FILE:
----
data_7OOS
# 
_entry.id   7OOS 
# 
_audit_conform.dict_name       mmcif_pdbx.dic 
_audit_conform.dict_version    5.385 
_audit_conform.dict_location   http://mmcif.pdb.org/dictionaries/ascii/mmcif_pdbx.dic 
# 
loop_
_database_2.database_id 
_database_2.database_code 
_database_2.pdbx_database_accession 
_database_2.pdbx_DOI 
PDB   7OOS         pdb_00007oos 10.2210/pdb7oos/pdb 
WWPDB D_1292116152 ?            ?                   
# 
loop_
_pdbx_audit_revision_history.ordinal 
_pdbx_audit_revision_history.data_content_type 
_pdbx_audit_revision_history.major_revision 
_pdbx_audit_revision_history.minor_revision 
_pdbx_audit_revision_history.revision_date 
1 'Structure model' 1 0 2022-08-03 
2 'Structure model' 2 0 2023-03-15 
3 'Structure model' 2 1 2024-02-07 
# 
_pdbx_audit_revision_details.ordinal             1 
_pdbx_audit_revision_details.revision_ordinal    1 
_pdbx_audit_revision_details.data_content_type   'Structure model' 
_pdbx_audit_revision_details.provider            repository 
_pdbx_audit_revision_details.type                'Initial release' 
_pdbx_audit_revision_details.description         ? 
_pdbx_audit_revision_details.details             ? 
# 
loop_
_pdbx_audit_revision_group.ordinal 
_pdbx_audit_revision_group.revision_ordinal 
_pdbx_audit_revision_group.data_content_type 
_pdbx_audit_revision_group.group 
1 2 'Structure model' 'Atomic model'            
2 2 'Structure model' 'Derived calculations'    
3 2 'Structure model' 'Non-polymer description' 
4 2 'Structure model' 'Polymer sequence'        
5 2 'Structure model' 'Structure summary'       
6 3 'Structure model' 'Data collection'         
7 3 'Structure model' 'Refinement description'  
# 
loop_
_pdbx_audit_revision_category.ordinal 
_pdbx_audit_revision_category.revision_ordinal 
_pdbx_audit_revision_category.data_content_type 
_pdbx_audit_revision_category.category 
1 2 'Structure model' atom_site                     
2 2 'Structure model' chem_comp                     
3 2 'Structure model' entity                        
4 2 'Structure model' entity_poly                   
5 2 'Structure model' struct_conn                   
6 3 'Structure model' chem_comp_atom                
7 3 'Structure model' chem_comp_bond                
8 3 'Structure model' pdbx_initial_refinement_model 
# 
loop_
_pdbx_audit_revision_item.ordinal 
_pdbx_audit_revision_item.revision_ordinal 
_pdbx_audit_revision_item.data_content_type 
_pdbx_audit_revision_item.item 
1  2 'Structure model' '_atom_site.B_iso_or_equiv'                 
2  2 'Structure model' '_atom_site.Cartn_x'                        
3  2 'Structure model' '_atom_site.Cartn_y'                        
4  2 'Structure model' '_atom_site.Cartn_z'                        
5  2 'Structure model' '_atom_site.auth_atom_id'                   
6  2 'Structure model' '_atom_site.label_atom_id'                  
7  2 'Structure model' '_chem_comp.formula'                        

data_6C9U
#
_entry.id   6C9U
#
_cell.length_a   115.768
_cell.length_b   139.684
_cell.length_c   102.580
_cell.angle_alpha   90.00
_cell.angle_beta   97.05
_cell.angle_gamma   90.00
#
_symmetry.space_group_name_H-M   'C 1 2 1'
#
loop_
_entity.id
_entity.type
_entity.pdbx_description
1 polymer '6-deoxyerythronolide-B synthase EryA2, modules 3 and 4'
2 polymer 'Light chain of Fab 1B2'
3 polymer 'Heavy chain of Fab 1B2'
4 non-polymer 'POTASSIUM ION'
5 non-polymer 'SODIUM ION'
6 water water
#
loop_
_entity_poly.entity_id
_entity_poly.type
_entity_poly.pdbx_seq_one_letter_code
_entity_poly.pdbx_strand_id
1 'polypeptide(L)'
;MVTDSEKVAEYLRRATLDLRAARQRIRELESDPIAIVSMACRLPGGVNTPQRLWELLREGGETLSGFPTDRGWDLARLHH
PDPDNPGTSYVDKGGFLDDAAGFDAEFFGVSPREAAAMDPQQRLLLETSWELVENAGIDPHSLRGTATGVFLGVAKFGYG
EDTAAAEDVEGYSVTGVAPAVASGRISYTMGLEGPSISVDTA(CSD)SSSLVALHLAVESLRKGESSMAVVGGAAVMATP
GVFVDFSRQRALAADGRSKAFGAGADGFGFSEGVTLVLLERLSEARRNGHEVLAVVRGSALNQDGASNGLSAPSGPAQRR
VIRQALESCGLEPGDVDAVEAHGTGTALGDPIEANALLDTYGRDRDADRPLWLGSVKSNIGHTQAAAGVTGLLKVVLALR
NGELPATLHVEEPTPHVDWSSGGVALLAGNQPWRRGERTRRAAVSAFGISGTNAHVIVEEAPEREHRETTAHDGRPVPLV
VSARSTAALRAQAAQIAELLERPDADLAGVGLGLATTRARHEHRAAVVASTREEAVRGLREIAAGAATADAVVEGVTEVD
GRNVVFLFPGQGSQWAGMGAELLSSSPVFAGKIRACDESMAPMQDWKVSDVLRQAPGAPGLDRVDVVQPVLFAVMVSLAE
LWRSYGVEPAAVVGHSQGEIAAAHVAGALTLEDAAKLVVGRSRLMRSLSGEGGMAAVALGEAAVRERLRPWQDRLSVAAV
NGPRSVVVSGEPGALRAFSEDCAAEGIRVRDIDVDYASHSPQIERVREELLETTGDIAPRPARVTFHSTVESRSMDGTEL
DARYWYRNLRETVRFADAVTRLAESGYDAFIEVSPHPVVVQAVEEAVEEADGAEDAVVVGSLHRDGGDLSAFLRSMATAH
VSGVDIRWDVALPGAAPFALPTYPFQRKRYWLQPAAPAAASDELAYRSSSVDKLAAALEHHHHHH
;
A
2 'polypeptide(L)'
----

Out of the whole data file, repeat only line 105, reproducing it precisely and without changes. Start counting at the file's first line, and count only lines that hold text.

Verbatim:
PDPDNPGTSYVDKGGFLDDAAGFDAEFFGVSPREAAAMDPQQRLLLETSWELVENAGIDPHSLRGTATGVFLGVAKFGYG